Triumph $2800 30 hp mag
Ford Model K $2800 40hp mag
There were 24 cars listed costing $3000 to $4000, 10 with Magnetos.
Am. Mors $3000 16hp mag
Renault $3200 12hp mag
American $3250 40 hp mag
B.L.M. $3500 24hp mag
Cleveland $3500 33hp mag
Berkshire $3500 35hp mag
Wayne $3500 50hp mag
National $3500 50hp mag
Triumph $3500 45hp mag
French Mors $3550 15hp
Cleveland $4000 33hp
Most cars costing over $4000 had magnetos as standard equipment.
Low tension "magneto" is an alternator running coils. Similar in concept to a Model T except that the alternator in those cars does not control timing, which is a feature unique to the Model T ignition system.
In these types of cars a high tension magneto would be preferred over low tension because it would give more accurate cylinder - to - cylinder timing than any of the devices that used a spark coil either with battery or with an alternator (aka low tension magneto).
Not arguing the point but sharing how it was explained to me. The distribution of a low tension mags output is controlled through the primary side (like the T). On a high tension system the distribution is after the secondary. A typical high tension mag will only have one coil and the output (secondary) is run through the distributor. If that one coil fails, it parks.
That's what makes the T system great (even though RD hates it and reasons Fords using the low tension system only with not wanting to pay a royalty).
In reality, I believe Ford's car for the common man was made the way it was so the owner could service it. It took a lot less talent to swap a coil than to change a mag and get it timed.
I believe the primary side on all magnetos (high or low tension) is AC. The rotating magnet swapping poles with each rotation past a fixed conductor sees to it.
Gary and Royce (along with others), thanks for trying to explain the difference between the two mag systems.
If my recollection is correct, the Model K began with a low tension magneto, that was changed to high tension (both Holley, as far as I know). I wonder why the change (if I'm correct, not a given)?
Somewhat related (I started the thread, I guess I can drift ), a "study" by "Automobile" magazine on free starts, 1910. I thought it interesting that of all these cars, with all the ignition systems, with professional drivers (all chauffeur driven) that none of the cars gave a "free start". I bet a Model T or two would have given a better performance.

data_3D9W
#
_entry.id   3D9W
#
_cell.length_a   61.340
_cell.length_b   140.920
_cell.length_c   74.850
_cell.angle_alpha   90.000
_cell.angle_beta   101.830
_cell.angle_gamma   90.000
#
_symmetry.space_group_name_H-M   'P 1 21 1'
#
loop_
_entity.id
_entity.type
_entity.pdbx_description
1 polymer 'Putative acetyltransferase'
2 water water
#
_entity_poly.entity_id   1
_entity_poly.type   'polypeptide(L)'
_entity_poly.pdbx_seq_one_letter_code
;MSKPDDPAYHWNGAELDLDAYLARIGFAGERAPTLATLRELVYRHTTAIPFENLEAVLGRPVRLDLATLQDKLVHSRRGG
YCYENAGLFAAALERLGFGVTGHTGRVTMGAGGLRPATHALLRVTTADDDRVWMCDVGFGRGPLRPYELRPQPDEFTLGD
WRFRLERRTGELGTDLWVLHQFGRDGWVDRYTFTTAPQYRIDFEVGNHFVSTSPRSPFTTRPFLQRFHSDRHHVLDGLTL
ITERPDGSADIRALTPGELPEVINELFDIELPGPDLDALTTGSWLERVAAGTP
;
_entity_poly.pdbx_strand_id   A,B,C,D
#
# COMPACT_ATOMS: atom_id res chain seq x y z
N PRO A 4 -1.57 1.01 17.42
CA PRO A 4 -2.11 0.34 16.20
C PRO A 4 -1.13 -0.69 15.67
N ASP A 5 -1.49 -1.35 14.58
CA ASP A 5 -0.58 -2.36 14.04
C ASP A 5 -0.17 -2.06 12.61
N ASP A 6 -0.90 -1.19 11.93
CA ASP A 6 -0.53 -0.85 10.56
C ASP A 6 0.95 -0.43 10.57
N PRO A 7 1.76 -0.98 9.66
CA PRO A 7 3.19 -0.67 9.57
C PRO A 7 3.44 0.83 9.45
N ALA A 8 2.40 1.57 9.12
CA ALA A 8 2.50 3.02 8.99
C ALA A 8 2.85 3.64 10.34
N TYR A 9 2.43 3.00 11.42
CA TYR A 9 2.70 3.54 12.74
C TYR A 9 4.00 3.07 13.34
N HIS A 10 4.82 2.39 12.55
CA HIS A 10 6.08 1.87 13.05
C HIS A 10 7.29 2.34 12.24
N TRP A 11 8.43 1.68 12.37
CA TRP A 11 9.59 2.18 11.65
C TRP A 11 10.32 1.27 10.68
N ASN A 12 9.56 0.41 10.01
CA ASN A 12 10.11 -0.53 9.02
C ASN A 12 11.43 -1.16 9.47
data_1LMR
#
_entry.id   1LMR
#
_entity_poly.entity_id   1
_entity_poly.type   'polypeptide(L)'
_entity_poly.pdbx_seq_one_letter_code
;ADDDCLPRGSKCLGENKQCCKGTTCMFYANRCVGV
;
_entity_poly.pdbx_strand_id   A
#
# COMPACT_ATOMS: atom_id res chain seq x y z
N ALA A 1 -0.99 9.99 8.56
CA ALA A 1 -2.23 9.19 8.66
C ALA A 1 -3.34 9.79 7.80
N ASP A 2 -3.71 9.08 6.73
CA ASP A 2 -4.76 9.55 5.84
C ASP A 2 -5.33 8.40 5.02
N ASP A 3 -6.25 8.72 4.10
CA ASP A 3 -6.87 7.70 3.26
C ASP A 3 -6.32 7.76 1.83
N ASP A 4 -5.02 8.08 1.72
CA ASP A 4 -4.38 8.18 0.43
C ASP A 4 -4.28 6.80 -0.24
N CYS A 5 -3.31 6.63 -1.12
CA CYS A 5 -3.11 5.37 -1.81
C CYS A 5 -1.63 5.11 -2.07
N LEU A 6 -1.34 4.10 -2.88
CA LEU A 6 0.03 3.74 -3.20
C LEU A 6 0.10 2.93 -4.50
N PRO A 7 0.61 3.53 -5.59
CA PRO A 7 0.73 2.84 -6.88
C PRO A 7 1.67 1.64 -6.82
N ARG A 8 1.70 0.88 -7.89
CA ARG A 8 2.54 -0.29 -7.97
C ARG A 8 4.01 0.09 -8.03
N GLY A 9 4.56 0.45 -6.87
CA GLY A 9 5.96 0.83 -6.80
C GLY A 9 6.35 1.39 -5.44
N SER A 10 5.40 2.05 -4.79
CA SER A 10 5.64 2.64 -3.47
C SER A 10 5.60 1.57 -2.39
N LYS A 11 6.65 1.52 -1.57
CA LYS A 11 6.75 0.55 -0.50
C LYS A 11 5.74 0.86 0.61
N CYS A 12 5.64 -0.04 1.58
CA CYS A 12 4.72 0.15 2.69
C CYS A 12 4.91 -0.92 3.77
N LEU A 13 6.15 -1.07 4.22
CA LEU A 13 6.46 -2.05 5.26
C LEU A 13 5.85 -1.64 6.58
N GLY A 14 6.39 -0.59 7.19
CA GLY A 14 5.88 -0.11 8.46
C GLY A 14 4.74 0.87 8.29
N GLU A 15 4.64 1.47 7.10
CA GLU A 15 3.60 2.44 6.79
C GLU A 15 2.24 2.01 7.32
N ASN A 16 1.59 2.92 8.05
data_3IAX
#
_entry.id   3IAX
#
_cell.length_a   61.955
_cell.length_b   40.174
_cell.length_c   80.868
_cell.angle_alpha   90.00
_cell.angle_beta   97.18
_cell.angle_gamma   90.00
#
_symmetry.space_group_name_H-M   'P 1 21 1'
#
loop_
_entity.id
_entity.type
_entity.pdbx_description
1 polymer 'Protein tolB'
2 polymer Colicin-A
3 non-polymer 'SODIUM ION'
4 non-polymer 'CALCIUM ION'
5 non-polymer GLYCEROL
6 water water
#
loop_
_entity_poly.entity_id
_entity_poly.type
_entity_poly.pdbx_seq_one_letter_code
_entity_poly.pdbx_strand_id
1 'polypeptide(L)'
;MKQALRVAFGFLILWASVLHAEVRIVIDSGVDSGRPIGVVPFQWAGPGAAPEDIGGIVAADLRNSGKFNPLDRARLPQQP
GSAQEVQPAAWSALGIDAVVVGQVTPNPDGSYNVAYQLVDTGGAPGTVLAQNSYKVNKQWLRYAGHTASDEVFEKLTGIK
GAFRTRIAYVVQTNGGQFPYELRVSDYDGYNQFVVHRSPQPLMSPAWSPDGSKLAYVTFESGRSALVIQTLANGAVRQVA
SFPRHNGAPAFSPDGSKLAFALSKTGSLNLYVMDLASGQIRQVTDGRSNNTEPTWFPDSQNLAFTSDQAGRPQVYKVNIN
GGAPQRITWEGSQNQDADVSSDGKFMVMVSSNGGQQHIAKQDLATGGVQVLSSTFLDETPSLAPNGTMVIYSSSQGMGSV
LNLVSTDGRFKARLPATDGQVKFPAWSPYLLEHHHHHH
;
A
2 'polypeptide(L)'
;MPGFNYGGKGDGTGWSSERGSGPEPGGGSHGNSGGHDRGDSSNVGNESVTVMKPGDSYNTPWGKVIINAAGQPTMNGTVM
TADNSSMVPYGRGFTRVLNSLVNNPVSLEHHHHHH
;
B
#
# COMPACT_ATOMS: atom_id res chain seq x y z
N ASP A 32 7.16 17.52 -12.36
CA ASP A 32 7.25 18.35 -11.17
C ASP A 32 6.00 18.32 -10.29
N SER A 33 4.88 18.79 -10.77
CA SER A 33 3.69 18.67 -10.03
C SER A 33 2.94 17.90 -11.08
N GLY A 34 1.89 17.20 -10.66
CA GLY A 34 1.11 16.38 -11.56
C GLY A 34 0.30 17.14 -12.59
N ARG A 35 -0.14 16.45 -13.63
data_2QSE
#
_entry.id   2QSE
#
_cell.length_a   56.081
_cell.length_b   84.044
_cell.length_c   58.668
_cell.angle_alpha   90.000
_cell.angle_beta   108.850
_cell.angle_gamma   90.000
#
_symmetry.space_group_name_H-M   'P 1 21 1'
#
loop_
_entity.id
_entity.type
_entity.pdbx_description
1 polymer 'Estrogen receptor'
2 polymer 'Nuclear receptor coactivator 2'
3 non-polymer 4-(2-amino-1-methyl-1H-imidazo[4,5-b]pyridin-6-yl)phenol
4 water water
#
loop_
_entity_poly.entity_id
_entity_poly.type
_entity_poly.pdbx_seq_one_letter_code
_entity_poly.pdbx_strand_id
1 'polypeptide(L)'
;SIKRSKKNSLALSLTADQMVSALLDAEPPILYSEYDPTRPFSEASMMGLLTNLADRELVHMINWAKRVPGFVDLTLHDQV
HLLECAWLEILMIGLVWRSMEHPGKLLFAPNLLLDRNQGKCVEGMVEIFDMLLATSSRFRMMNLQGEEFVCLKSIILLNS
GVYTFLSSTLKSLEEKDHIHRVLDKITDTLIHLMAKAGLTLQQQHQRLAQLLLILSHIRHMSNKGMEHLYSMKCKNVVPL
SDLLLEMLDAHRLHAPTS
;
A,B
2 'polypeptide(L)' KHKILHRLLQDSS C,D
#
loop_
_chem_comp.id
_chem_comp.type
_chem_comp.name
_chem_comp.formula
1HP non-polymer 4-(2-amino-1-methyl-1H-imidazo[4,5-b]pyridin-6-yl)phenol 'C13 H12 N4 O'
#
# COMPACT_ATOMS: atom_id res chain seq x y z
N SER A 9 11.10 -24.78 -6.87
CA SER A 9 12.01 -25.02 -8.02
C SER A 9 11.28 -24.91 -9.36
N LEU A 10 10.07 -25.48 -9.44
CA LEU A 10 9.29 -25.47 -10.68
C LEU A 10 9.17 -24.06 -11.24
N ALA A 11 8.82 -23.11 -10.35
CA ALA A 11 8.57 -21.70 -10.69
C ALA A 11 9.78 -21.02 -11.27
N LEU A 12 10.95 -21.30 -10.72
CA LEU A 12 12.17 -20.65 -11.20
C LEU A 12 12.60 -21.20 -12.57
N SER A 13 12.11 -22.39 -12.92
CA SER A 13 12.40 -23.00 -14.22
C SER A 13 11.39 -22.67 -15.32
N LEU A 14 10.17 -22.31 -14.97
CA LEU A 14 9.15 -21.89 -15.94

Back on topic, Ford's 1911-1913 Model T (appearing) special racer had a dual ignition external magneto ( believe a Bosch high tension). I thought it interesting Ford would choose an external mag for the record setting racer (410 cubic inch four cylinder T appearing engine, 2:1 gearing).
mag to the right rear of the firewall:
How would you like to slip this engine in your T?
Three things come to mind why they used an external mag on the racer.
Reduced weight and inertia with lighter flywheel.
Weighed less than 8 coils and less complex for firing all 8 plugs.
More accurate firing of the plugs and better control of the timing to maximize power.
Rob,ARE you looking at the right term? I have been told many expensive cars had [Shower of sparks]for easy starting. I sure miss seeing Old 16 start that way! Bud.
Is that the button some cars had that fired all plugs at the same time, for a "free start"? Our Buick and Oakland (now gone) had it, but I didn't know the name?
Rob,Yes that is what i have heard it called but how many used it ?? Has your quest shown how many of the expensive cars had built on air compressers?? Bud.
Yes, I have seen a few air compressors listed. And, I think Winton had a self starter that was possibly air driven by 1907 or 08?
Not sure of the shower of sparks system on very old cars but on airplanes it sends a continuous spark (much like T coil on battery). This is often they system employed when an impulse coupling isn't used. It also retards the timing to make starting easier. It only sparks the cylinder in line to fire. Sparking every plug at the same time could cause damage to the engine.
Like I said, not sure if the very early cars were the same but I suspect they were. You should be able to look up how the Bendix "shower of sparks" works but I think I understand it correctly.
Winton had a compressed air starter, and I believe began making it standard equipment in 1907. This 1907 ad previewing the 1908 model lists the self starter.
I also like the ad because it says Winton will only make 500 cars for 1908. This gets back to the point I've been making that sales over a few hundred per year of high end cars was a viable number in auto making (Ford sold 457 Model K in 1907).
"Motor World" October, 1907